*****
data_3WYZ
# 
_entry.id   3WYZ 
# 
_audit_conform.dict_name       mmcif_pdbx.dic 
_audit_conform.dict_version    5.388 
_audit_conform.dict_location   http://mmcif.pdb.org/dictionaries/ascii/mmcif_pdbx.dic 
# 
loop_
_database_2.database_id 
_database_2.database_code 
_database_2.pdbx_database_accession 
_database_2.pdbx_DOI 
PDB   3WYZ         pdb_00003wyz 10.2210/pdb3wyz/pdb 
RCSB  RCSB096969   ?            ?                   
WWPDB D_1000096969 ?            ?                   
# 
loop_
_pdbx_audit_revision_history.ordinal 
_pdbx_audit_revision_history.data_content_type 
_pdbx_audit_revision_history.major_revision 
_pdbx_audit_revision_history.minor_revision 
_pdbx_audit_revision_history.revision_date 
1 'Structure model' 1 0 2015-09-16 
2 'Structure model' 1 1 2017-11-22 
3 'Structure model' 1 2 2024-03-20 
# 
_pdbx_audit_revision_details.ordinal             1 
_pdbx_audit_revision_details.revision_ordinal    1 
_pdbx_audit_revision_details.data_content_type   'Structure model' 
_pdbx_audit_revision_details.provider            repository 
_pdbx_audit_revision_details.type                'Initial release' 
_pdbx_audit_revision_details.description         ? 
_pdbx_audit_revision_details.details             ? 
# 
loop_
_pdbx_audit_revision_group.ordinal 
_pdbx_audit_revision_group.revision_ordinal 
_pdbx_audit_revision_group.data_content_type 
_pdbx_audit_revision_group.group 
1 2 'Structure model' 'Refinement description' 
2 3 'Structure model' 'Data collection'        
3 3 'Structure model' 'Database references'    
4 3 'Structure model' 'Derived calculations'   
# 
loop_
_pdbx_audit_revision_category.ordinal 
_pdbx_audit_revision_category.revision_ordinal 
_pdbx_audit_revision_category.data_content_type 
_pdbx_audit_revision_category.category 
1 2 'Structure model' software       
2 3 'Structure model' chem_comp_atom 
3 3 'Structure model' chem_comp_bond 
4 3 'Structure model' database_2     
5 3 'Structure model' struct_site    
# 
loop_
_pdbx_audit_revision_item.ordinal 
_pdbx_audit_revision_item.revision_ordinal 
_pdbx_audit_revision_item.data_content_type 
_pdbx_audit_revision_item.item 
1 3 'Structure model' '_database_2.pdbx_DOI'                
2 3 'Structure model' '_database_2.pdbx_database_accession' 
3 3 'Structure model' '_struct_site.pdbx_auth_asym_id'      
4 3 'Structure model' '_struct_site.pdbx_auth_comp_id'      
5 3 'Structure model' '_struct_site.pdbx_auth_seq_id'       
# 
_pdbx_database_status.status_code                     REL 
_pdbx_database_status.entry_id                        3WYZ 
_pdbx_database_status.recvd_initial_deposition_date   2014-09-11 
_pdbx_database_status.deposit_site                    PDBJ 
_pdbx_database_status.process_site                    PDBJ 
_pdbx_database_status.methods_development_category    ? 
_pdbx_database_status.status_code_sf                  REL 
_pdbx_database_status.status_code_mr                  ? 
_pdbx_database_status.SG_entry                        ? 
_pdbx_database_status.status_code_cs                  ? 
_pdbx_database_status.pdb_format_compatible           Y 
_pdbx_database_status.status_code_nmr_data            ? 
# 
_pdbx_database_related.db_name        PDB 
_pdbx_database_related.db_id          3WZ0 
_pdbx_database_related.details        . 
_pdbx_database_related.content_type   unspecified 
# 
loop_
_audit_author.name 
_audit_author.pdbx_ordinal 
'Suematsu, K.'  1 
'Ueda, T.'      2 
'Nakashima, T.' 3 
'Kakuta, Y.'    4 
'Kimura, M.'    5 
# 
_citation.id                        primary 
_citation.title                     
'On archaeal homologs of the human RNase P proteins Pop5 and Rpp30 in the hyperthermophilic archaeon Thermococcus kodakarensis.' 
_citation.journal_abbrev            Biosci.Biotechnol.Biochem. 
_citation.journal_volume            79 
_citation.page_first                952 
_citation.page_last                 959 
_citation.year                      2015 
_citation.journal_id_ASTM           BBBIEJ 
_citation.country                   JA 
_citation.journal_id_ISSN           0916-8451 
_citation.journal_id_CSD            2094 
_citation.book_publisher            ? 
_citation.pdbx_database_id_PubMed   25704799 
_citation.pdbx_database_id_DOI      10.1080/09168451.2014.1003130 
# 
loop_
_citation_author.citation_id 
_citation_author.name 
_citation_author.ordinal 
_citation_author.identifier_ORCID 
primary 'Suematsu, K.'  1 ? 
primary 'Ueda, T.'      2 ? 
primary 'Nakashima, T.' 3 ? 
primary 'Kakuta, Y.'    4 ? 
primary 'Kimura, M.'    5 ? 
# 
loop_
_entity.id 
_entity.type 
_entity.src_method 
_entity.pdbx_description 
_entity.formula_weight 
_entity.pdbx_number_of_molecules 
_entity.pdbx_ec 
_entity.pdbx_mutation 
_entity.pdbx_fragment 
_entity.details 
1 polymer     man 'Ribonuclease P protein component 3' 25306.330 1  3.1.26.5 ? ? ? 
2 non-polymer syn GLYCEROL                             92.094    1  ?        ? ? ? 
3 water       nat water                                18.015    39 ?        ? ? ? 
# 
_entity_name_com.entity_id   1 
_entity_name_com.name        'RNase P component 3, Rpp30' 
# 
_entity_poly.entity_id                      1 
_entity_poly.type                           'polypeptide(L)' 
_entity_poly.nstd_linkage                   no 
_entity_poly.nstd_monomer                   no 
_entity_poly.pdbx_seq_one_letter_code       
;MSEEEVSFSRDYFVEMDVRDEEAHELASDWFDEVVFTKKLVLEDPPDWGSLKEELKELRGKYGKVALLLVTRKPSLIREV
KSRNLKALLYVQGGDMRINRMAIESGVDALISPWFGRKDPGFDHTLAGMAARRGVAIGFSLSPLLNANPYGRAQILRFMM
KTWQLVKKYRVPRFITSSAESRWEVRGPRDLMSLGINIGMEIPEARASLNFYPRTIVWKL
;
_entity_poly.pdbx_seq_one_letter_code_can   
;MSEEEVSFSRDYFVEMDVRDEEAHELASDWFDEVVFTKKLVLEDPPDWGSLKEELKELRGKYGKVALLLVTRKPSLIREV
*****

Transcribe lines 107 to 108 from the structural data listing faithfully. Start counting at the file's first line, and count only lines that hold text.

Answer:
_citation.book_publisher            ? 
_citation.pdbx_database_id_PubMed   25704799 